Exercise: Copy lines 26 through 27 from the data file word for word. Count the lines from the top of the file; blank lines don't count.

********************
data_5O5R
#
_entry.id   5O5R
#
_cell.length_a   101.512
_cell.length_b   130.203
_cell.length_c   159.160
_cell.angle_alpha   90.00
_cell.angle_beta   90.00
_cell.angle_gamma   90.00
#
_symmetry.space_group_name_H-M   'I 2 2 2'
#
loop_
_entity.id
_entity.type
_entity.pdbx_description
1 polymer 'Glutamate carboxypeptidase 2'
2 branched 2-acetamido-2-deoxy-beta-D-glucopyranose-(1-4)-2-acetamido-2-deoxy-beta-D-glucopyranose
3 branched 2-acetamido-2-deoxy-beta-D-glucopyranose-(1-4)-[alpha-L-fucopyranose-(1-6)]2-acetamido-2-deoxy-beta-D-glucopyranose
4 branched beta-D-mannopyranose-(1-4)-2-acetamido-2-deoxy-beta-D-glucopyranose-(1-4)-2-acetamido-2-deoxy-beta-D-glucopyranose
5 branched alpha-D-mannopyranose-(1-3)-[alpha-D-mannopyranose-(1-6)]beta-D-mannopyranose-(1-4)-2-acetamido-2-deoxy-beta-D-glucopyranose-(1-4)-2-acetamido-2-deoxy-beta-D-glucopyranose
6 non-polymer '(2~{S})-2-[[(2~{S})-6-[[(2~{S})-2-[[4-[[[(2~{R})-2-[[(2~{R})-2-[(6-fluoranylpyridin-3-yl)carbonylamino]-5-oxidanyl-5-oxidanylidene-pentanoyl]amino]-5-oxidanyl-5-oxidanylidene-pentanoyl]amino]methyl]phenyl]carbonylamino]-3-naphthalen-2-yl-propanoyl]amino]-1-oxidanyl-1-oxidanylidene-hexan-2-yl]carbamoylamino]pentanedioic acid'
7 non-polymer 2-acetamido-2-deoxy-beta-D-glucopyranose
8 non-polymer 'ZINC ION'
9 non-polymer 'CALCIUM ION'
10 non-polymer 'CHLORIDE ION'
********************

9 non-polymer 'CALCIUM ION'
10 non-polymer 'CHLORIDE ION'